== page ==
Monday, 28 September 2015

A day out at Fitzpatrick Referrals

After a good nights rest, Blue was to attend Fitzpatrick Referrals in Godalming Surrey, where he would have a 10:00am appointment, to assess the possible cause of his recent ill health.

We made good time, and was amazed how busy this practice had become since our last visit, over 7 years ago. 

The Practice were aware of Blue's misgivings and affliction towards vets, so I waited in the car with Blue, until Sue came out with "Ricardo"who would be assigned Blue as his patient.

We got Blue out of the car, so that he could be seen walking. Blue did not disappoint, making it clear his feelings on vets, but we all expected that reaction, so no big fuss from us or Ricardo.

Blue was walked up and down the road a few times, it was evident that there was something not right, so we headed into the consultancy room to begin to work through the prognosis. The usual barking and gesturing ensued, Ricardo thought perhaps Blue might calm down, but after a while it became evident, a physical exam needed a different strategy.

So after some cunning handling and an element of more of us than Blue, the desired sedative was put in, this would enable the closer physical examination, in most dogs, but not Blue. After giving the sedative time to work, Ricardo returned to the room, only to be greeted by a barking gesturing Blue, time for some more, stronger sedative.

A further period of time elapsed, and the same again, but there was a "Plan C" Blue was going to be anaesthetised, so a member of staff came in to assist, four of us against one Blue, the odds finally came down on our side. Soon enough Blue had succumbed to the sedative sufficient for a physical check, shaved leg, catheter fitted, and anaesthetised.

Gently he was lowered onto a large sling to be carried out of the room, to have his checks done.

That was what happened, the reason it happened is because, through our telling about the accident the previous week, the abnormal behaviour and the history of Blue, Ricardo had heard and seen enough to agree that in this instance only an MRI scan could show what is going on inside of Blue, if there is any damage from the accident or something else. It was very important for that physical exam, because images only show what is there, these need to be seen as part of the picture not the only consideration.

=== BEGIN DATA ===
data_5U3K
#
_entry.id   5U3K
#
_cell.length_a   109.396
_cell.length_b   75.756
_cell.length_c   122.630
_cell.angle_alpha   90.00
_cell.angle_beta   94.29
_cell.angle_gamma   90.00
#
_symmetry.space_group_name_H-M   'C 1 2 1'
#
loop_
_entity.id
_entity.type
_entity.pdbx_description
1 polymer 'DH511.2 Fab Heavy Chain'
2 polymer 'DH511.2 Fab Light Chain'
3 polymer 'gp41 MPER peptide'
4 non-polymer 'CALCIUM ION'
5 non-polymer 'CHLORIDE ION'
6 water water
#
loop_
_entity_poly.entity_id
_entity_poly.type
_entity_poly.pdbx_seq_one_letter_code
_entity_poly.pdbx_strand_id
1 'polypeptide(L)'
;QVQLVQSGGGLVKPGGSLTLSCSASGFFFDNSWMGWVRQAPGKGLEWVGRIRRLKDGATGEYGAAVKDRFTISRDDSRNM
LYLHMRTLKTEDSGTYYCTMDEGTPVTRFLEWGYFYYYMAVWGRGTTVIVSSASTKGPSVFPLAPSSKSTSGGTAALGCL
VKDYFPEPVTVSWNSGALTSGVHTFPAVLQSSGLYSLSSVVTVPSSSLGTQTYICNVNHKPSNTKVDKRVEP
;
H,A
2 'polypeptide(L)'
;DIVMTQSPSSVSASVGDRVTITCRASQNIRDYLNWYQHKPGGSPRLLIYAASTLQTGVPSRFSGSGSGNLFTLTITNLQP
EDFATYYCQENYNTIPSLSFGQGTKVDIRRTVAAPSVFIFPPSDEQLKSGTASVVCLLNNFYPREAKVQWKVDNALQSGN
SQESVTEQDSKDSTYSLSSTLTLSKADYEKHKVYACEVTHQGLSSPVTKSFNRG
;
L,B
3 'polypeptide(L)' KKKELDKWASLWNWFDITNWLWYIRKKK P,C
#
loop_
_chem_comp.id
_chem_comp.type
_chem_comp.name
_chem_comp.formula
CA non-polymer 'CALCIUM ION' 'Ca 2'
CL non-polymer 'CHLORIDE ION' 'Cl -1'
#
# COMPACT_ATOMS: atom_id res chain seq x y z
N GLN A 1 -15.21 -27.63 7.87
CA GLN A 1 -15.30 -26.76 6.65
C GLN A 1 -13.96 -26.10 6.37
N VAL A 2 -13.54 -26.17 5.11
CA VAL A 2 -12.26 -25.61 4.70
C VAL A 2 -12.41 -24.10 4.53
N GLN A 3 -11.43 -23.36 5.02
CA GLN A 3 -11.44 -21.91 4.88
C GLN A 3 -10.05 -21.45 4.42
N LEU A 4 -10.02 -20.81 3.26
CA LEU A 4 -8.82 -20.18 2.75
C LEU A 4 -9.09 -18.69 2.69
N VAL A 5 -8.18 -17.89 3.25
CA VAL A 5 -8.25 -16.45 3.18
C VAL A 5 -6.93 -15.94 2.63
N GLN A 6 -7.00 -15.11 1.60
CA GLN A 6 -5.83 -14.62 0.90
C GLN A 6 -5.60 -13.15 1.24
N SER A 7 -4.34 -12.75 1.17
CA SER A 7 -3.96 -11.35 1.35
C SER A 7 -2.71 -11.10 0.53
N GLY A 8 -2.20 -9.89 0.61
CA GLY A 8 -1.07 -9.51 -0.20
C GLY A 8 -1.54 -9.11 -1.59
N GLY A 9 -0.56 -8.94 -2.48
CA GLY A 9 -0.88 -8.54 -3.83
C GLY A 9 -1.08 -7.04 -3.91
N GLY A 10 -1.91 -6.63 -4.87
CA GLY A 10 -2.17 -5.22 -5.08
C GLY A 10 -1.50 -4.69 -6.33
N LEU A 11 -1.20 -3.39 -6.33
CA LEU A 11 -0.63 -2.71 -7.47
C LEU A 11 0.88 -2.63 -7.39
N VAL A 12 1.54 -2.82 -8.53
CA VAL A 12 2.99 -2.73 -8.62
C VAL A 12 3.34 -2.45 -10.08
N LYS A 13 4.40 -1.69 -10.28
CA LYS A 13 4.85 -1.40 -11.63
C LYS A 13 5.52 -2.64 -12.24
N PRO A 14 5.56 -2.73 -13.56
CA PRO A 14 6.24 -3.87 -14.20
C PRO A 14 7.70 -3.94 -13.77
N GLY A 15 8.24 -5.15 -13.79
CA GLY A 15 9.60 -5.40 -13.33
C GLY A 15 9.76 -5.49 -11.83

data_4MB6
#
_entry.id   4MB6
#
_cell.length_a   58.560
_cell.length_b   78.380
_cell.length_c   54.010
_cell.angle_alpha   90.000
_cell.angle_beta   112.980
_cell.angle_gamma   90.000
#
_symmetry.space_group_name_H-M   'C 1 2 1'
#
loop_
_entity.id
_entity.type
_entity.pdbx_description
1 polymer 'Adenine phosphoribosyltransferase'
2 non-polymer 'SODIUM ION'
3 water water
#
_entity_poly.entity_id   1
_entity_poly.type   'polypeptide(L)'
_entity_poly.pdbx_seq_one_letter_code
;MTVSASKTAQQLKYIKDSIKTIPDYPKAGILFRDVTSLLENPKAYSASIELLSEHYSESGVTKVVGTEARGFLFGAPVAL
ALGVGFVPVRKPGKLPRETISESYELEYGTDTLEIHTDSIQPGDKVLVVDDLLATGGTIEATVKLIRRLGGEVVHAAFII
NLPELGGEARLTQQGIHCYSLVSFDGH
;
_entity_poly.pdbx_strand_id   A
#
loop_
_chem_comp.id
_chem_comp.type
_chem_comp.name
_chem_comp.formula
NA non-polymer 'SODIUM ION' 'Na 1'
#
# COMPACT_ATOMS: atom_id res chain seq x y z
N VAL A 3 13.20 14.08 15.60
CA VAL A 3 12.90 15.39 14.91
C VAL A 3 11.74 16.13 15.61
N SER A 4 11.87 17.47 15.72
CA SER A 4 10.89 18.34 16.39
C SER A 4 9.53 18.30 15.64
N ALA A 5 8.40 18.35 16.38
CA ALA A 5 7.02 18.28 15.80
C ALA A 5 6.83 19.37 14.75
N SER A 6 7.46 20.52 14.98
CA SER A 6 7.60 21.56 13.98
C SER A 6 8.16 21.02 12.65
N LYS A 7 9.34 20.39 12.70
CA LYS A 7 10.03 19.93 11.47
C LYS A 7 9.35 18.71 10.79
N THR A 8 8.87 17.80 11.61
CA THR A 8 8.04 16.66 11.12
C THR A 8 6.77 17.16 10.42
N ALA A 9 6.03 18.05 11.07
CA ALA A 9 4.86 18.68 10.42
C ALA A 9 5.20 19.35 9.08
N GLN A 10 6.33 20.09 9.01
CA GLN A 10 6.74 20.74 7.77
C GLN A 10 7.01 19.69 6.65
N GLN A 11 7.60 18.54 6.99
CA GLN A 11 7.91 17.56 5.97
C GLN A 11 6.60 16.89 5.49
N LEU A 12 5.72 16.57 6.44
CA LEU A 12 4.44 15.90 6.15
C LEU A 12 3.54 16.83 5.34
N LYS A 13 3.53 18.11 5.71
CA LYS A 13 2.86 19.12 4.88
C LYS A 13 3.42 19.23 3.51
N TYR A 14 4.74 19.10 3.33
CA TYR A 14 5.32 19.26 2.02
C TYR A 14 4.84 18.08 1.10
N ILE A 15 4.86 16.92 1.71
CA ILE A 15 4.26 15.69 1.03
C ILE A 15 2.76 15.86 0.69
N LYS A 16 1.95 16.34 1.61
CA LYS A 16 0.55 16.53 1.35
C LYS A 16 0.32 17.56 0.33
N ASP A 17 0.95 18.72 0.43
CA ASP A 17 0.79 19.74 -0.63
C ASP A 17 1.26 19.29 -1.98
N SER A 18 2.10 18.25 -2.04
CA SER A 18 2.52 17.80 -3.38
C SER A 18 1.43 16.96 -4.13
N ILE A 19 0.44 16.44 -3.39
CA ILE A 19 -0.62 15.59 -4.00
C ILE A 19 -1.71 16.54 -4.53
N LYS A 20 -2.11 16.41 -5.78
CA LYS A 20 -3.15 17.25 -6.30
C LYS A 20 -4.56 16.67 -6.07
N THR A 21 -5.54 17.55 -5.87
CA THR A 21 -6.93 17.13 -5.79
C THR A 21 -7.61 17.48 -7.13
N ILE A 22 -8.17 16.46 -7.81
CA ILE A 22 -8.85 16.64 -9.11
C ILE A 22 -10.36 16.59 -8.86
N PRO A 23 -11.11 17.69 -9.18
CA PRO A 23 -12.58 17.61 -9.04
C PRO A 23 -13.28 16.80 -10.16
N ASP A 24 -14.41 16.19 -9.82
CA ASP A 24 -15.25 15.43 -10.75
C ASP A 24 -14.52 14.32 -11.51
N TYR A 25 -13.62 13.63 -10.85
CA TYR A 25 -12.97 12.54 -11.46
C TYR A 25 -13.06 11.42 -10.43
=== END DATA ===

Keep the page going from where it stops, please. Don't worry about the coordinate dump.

We were informed a couple of hours later that a CT scan would be also required, which we had agreed to, this along with the blood test to check for Degenerative Myelopathy ( a generic disorder of the spinal cord) they were leaving no stone unturned.

Around six hours after arriving, we were called in to discuss the findings, again along with what we had said, and what was shown up, the picture was still unclear.

Firstly we were shown the MRI images, which showed a number of areas where Blues spine is pressing on his discs and spinal cord, including a degeneration of his original area of spinal surgery. Ricardo explained that if that was all there was, we may be talking of possible surgery, however there was a further complication, this was the reason for the CT scan to be carried out. 

Within the MRI scan an abnormality had shown up around one of Blue's kidneys, this was shown to us on the scanned images. It was large enough to be putting pressure on organs or the spine possibly, however as a mass it did not show any signs of blood flow, reducing the likelihood of a tumour or similar. It was as yet unknown, but could be the result of a bleed or discharge of some fluid, as a direct result of the accident.

We have agreed to give Blue complete crate rest for the next four weeks, then he will return to have a further CT scan carried out to see if the mass in his abdomen is shrinking or doing anything else, the result of that scan may prompt the requirement for a biopsy of the fluid.

We settled our bill at reception, and eagerly awaited Blue, not sure he knew where he was or what had been going on, but he sure seemed eager to be back with us, we put him in the car and drove home.

Less than two hours later, the poor little mite is sleeping off his big day out.